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Footnote

Theatrical Review


[Sony Pictures Classics; 2012]

Director: Joseph Cedar

Runtime: 105 minutes



Written by , March 9, 2012 at 10:00 am 



Joseph Cedar‘s Footnote, winner of the Best Screenplay award at the 2011 Cannes Film Festival and one of four runners-up to Asghar Farhadi‘s A Separation for the most recent Best Foreign Language Film Oscar, is a curiously uneven depiction of a brewing father-son rivalry. It’s far from a smooth affair, in that the quite satirical comedic tone, while certainly contributing a unique humor, manages to liquify most of the potential for emotional epiphany. Patchy, too, is Cedar‘s tension within himself — as self-sufficiently word-driven as his screenplay is, he approaches the material with a very noticeable directorial personality, and it’s a decision that, creatively eager though it may be, produces mostly mixed results.

The familial pressure in Cedar‘s story stems from the opposite personalities with which the two main characters conduct themselves in the same profession — the study of Talmudic Research at the Hebrew University of Jerusalem. Eliezer Shkolnik (Shlomo Bar Aba), the reclusive father, operates with old-school proficiency and force of determination, while Uriel (Lior Ashkenazi), his rather more affable son, appears to function as much as a caved-in researcher as he does a public politician. Most everyone in the field respects Eliezer, but they like Uriel a whole lot more.

As the film begins, Uriel is awarded with a spot in the Israel Academy of Sciences and Humanities, and it becomes quite clear that, while Uriel’s career couldn’t be better, Eliezer’s time is beginning to slip away from him. His longheld dream of receiving the Israel Prize looks like a faint blip on the horizon, mostly because the head of the selection committee, Yehuda Grossman (Micah Lewensohn), nurses a perennial grudge against Eliezer.

If the Eliezer-Uriel dynamic is the film’s backbone, the relationship between the two leads and the other family members provides sturdy supporting material that packs some much-needed insight. Indeed, the father and son at the film’s center rarely do much of anything together, regardless of their occupational connection. But through the detached worry of Eliezer’s wife (Alisa Rosen), as well as the mounting distance between Uriel and his own wife (Alma Zak) and son (Daniel Markovich), we get a clearer, if not particularly subtle, understanding of what keeps these guys from functioning on the same wavelength.

Yuval Scharf, playing a budding newspaper reporter, also provides crucial perspective in a one-scene role. At a somewhat late juncture, her character is tapped to interview Eliezer, and the resulting conversation is one of striking unease. It’s one of the more revealing scenes in the film because, in spite of Cedar‘s incongruous attempts to stylize the dialogue, it’s Eliezer’s only real opportunity to speak face-to-face with an outsider. This makes it one of only a few renderings we get of Eliezer’s humanity.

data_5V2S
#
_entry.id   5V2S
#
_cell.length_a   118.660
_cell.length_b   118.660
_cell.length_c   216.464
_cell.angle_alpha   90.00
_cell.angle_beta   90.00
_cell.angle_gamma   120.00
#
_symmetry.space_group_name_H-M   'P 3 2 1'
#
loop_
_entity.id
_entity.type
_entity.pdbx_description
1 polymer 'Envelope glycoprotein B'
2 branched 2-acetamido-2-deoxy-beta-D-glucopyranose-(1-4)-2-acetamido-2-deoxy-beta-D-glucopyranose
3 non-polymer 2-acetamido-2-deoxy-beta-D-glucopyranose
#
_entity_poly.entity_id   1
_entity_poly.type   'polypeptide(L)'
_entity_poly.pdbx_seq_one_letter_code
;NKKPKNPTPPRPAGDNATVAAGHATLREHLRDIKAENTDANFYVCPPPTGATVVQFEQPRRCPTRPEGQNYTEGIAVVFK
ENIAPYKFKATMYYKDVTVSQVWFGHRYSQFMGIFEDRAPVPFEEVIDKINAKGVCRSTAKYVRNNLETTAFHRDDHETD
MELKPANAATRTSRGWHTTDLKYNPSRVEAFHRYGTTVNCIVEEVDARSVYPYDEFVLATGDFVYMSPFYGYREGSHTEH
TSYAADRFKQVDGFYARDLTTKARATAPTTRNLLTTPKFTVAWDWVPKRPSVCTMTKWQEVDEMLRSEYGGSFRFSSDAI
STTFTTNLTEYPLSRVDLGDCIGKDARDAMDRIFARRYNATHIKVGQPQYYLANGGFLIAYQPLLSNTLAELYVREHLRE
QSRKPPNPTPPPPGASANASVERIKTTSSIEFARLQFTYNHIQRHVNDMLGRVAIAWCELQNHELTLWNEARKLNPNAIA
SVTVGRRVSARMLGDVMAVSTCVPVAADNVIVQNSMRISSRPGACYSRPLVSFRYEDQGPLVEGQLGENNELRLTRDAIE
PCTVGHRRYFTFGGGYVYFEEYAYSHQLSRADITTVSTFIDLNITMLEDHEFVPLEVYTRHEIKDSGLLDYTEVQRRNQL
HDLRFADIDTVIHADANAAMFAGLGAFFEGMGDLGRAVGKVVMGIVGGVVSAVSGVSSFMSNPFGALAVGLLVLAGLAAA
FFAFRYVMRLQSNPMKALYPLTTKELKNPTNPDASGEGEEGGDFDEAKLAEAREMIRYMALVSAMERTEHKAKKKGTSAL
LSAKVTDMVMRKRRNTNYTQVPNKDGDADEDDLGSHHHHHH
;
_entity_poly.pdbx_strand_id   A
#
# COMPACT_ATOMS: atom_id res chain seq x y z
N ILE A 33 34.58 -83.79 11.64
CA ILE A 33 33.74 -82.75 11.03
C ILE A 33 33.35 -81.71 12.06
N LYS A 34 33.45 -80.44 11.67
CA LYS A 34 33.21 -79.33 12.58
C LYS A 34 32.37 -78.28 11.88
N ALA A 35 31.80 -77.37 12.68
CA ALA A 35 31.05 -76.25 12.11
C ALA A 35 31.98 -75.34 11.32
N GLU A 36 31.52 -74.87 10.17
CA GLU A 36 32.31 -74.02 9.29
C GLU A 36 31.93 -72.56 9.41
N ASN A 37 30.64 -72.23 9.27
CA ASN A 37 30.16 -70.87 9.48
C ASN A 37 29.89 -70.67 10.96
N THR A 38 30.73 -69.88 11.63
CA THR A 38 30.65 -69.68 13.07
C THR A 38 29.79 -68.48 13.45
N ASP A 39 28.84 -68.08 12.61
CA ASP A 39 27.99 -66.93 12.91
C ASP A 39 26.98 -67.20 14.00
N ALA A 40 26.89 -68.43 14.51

Another filmmaker could’ve probably taken the basic conception of Footnote and made a more affecting film. The proportions between the characters are nicely drawn, and the film’s splendid final shot makes us readily aware, if we weren’t already, of the mass of built-up emotion Cedar has layered into the story. But in most respects, the writer-director opts for less-traveled routes. He embeds the storyline with a lightly comic tone that, while displaying an uncommonly adept hold on physical comedy (a repeated chairs-slamming-into-doors bit is a highlight), still strips the story of a good deal of its inherent weight.

Additionally, his overt attempts to conduct the screenplay cinematically give rise to the same up-and-down effect. When he chooses, for instance, to leave the camera entirely on Eliezer during Uriel’s aforementioned speech near the film’s outset, it is a surprising and inspired choice — it gets us thinking already about what’s under Eliezer’s skin when, in essence, the focus of the rest of the room is off-screen. Other attempts, however, like the montage-staged backstories, feel needlessly noisy.

That said, there are worse traits for a director to have than a full-fledged willingness to create visual storytelling. If Footnote is something that doesn’t necessarily call for such treatment, well, so be it. A better film could’ve been made here, but it would’ve been safer at the same time. Most days of the week, I’ll side with Cedar‘s rugged imagination.

Footnote will be released in New York and Los Angeles on March 9th and expand from there.


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